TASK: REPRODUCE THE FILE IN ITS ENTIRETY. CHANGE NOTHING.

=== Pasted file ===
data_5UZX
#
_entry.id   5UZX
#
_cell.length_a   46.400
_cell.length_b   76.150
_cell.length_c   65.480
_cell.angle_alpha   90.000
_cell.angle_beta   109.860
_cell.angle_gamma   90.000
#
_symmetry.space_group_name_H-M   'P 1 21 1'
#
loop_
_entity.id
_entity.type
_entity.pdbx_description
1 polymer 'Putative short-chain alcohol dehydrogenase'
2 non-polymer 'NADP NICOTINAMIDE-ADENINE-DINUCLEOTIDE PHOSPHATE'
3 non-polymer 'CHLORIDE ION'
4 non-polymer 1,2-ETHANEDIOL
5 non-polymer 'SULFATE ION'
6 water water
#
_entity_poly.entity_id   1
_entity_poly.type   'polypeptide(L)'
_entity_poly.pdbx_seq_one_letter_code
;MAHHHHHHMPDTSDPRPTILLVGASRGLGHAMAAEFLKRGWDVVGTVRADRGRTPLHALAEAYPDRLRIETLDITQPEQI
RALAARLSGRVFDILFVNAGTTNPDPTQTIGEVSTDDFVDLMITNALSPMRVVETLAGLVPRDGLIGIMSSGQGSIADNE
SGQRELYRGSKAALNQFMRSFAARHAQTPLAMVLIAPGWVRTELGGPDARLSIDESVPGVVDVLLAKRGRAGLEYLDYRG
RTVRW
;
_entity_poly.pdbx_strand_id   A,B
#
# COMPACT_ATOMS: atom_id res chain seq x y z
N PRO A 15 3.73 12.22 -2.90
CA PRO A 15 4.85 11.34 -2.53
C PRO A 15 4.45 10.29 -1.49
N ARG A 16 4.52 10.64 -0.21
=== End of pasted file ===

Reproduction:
data_5UZX
#
_entry.id   5UZX
#
_cell.length_a   46.400
_cell.length_b   76.150
_cell.length_c   65.480
_cell.angle_alpha   90.000
_cell.angle_beta   109.860
_cell.angle_gamma   90.000
#
_symmetry.space_group_name_H-M   'P 1 21 1'
#
loop_
_entity.id
_entity.type
_entity.pdbx_description
1 polymer 'Putative short-chain alcohol dehydrogenase'
2 non-polymer 'NADP NICOTINAMIDE-ADENINE-DINUCLEOTIDE PHOSPHATE'
3 non-polymer 'CHLORIDE ION'
4 non-polymer 1,2-ETHANEDIOL
5 non-polymer 'SULFATE ION'
6 water water
#
_entity_poly.entity_id   1
_entity_poly.type   'polypeptide(L)'
_entity_poly.pdbx_seq_one_letter_code
;MAHHHHHHMPDTSDPRPTILLVGASRGLGHAMAAEFLKRGWDVVGTVRADRGRTPLHALAEAYPDRLRIETLDITQPEQI
RALAARLSGRVFDILFVNAGTTNPDPTQTIGEVSTDDFVDLMITNALSPMRVVETLAGLVPRDGLIGIMSSGQGSIADNE
SGQRELYRGSKAALNQFMRSFAARHAQTPLAMVLIAPGWVRTELGGPDARLSIDESVPGVVDVLLAKRGRAGLEYLDYRG
RTVRW
;
_entity_poly.pdbx_strand_id   A,B
#
# COMPACT_ATOMS: atom_id res chain seq x y z
N PRO A 15 3.73 12.22 -2.90
CA PRO A 15 4.85 11.34 -2.53
C PRO A 15 4.45 10.29 -1.49
N ARG A 16 4.52 10.64 -0.21